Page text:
Lung cancer study results corrected

A letter in the August 21 New England Journal of Medicine clarifies enrollment procedures, resulting in minor changes to the results of the widely discussed 2006 International Early Lung Cancer Action Program (I-ELCAP) lung cancer study by Dr. Claudia Henschke, Ph.D., and colleagues from Weill Medical College of Cornell University in New York City (NEJM, October 26, 2006, Vol. 355:17, pp. 1763-1771).

Henschke's August 21 letter states that one of the 38 participating centers had not ascertained the asymptomatic status of 12 patients prior to enrollment. A recent review of the data found that eight patients from the noncomplying center and four patients from the remaining 37 centers were incorrectly excluded from the original results.

"Inclusion of these 12 patients changes the 10-year survival rate for patients with lung cancer from the 80% (95% confidence interval [CI], 74 to 85) reported previously for 484 patients to 81% (95% CI, 75 to 86) for 496 patients," she wrote (NEJM, August 21, Vol. 359:8, pp. 871-873).

The 2006 paper also reported that eight patients with clinical stage I lung cancer remained untreated and died within five years of diagnosis. But the review found that only three of eight had a pathological diagnosis of stage I lung cancer. Four other patients had stage I disease confirmed on CT, but further workup was delayed "despite repeated promptings," which delayed the pathological diagnosis until the cancer had progressed to stage IV. One other patient had a fast-growing solitary pulmonary nodule but refused biopsy and treatment, succumbing to lung cancer six months after the last CT showing lung cancer.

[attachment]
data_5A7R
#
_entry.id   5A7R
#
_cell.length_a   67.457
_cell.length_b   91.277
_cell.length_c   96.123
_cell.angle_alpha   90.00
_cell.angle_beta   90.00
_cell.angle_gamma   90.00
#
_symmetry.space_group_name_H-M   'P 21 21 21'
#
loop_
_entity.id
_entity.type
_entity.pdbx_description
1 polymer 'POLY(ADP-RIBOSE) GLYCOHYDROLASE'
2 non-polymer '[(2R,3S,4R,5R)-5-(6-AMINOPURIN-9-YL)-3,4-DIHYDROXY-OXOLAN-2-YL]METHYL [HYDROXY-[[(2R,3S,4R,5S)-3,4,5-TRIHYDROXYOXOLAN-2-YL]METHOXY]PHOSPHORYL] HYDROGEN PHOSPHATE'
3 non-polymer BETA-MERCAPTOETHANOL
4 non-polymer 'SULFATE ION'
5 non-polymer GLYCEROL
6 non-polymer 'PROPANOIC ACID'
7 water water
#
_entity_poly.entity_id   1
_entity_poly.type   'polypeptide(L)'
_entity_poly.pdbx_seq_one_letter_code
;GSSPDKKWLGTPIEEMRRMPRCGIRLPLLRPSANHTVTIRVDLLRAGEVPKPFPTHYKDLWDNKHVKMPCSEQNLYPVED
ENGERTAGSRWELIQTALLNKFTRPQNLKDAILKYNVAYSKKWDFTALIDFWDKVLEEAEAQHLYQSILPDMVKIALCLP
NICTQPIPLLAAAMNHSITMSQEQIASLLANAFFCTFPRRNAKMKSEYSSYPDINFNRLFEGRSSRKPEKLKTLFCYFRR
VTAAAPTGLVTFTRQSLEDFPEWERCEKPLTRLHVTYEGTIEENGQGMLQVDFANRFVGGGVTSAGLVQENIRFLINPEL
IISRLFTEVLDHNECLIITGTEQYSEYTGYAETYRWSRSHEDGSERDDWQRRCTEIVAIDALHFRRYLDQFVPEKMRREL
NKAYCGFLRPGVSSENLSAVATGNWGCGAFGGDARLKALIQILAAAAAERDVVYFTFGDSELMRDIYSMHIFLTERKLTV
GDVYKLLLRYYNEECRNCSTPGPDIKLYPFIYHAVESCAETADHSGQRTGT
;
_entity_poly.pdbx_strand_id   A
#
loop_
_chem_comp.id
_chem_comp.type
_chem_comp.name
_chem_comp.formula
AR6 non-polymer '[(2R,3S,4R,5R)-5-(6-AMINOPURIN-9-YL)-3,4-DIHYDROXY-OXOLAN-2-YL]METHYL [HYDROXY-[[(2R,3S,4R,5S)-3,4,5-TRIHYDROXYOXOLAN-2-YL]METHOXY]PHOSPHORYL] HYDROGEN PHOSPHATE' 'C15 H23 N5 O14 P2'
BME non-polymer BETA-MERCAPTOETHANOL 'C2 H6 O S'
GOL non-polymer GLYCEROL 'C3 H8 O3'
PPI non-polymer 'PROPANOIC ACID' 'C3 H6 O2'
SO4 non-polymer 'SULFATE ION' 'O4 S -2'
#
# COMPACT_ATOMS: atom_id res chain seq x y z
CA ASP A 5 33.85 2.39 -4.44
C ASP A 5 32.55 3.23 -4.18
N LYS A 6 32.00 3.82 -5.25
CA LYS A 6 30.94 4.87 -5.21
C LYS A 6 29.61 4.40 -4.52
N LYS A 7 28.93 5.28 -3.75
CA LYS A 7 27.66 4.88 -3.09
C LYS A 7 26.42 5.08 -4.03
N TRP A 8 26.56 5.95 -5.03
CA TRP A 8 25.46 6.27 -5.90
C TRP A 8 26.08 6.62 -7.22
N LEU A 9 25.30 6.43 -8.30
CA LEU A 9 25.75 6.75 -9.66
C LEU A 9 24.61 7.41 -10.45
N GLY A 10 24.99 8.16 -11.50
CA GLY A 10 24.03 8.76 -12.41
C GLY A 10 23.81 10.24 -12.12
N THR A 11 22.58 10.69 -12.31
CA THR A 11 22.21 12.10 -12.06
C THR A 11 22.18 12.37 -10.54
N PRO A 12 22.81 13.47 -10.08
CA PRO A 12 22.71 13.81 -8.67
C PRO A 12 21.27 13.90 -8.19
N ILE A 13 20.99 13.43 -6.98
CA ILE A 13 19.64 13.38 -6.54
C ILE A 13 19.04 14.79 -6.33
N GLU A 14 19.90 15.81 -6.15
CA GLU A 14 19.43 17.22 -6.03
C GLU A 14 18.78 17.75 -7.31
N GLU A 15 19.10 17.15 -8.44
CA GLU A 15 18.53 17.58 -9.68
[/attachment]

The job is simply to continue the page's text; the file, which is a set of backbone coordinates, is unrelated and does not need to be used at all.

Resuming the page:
The changes reduce the overall number of patients who were untreated and had a diagnosis of stage I lung cancer to three rather than eight and the total number of patients with clinical stage I lung cancer to 407 rather than 412, Henschke reported. "These corrections increased the 10-year Kaplan-Meier survival rate for clinical stage I lung cancer from 88% to 90%," she wrote. "The overall Kaplan-Meier survival rate remained the same, since all patients with any stage of lung cancer were included in that analysis."

Related Reading

NEJM issues correction on Henschke lung cancer study, April 3, 2008

Divergent research on CT lung screening sparks more debate, fewer answers, April 7, 2007

CT lung cancer screening reduces mortality, October 26, 2006

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